Page 1469 - Week 05 - Thursday, 7 May 2015

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The major component of the $1 million program this year is an upgrade to the intersection of Captain Cook Crescent and Jerrabomberra Avenue in Narrabundah, which will receive new traffic lights. Engineering measures will also be implemented at the John Cleland Crescent and Coulter Drive intersection in Florey, on the Tuggeranong Parkway between Cotter Road and Forest Drive, and at the Tharwa Drive and Duggan Street intersection in Calwell.

While the black spot program is a very useful mechanism for addressing safety and crashes in specific locations, Roads ACT also proactively examines the potential risk of crashes occurring on the road network and undertakes road safety audits to identify possible improvements to road features.

For example, a road safety audit is currently underway on Canberra Avenue. Work has already recently started on a series of road safety improvements on Yamba Drive in Mawson, O’Malley, Farrer and Isaacs, costing around $315,000. These improvements will ensure that road users can use the roads as safely and efficiently as possible. They include improvements to line marking, barriers and reflectors and maintenance works to the kerb along Yamba Drive.

Achieving safe speeds is also an essential component of the safe system approach. Speeding is still a common factor leading to road crashes and road deaths in the ACT. Yet we still have a general community perception that it is okay to speed. I am keen to simplify, clarify and, where necessary, reduce the speed limits on our roads and encourage motorists to obey them. If motorists do want to speed, there is plenty of opportunity through organised clubs.

The ACT has the benefit of an established and well-designed road system. The overall ACT road hierarchy is determined by the function of the road. In line with this hierarchy, the speed limit on access streets and minor collector roads is 50 kilometres per hour, with major collector roads signposted at 60 kilometres per hour, and arterial roads signposted at 60 kilometres per hour or more. Roads ACT has existing processes for the ongoing review of ACT speed limits and associated signage to ensure that the limits adequately reflect the function and surrounding environment of the road.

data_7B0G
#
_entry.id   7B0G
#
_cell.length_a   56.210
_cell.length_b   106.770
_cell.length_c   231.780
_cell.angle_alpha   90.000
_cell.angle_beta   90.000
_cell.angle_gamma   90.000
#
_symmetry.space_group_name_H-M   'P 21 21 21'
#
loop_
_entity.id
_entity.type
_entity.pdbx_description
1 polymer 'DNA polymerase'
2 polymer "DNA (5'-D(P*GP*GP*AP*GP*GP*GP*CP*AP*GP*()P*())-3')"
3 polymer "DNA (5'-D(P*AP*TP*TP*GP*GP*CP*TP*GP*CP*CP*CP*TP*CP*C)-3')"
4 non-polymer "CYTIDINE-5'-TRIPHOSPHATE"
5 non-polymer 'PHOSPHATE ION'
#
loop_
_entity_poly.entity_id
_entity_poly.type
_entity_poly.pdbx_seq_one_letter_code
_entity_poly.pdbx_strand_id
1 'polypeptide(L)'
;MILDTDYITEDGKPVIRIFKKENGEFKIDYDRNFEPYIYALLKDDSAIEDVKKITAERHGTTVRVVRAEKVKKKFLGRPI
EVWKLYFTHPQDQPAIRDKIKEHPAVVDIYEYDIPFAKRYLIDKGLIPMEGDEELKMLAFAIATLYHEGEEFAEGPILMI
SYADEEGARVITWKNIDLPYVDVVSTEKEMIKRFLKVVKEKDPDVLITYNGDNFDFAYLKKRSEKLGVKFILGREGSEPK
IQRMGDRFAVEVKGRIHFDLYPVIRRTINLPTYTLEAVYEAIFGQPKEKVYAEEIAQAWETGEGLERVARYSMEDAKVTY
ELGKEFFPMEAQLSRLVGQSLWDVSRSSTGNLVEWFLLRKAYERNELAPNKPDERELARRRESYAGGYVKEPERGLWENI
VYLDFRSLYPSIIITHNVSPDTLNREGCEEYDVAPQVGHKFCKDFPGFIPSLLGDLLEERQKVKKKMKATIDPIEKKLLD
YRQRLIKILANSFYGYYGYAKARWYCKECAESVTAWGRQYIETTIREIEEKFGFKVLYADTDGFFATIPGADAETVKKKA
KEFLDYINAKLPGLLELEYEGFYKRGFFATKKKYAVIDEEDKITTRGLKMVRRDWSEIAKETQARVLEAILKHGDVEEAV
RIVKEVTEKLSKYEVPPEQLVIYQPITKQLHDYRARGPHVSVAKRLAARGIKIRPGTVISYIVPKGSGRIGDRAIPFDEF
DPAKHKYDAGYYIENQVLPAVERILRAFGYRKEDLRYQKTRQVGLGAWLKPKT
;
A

Slower speeds provide a safer environment for all road users, in particular our most vulnerable users such as pedestrians, cyclists and schoolchildren. Research indicates that a 10-kilometre per hour decrease in travelling speeds can reduce the risk of death for vulnerable road users by over 50 per cent. The 40-kilometre per hour speed limit was reserved for use in school zones and at work sites. This limit is also now used at town centre and group centre precincts to respond to this research.

The new 40-kilometre per hour speed zones have already been successfully implemented at Canberra’s five town centres. Coinciding with National Road Safety Week, this reduced speed limit is also now in force in our 18 group centre shopping precincts. This is particularly important in town and group centres where there are shared use spaces with increased activity by road users and more complex traffic environments, which can include pedestrian crossings, intersections and on-street parking.

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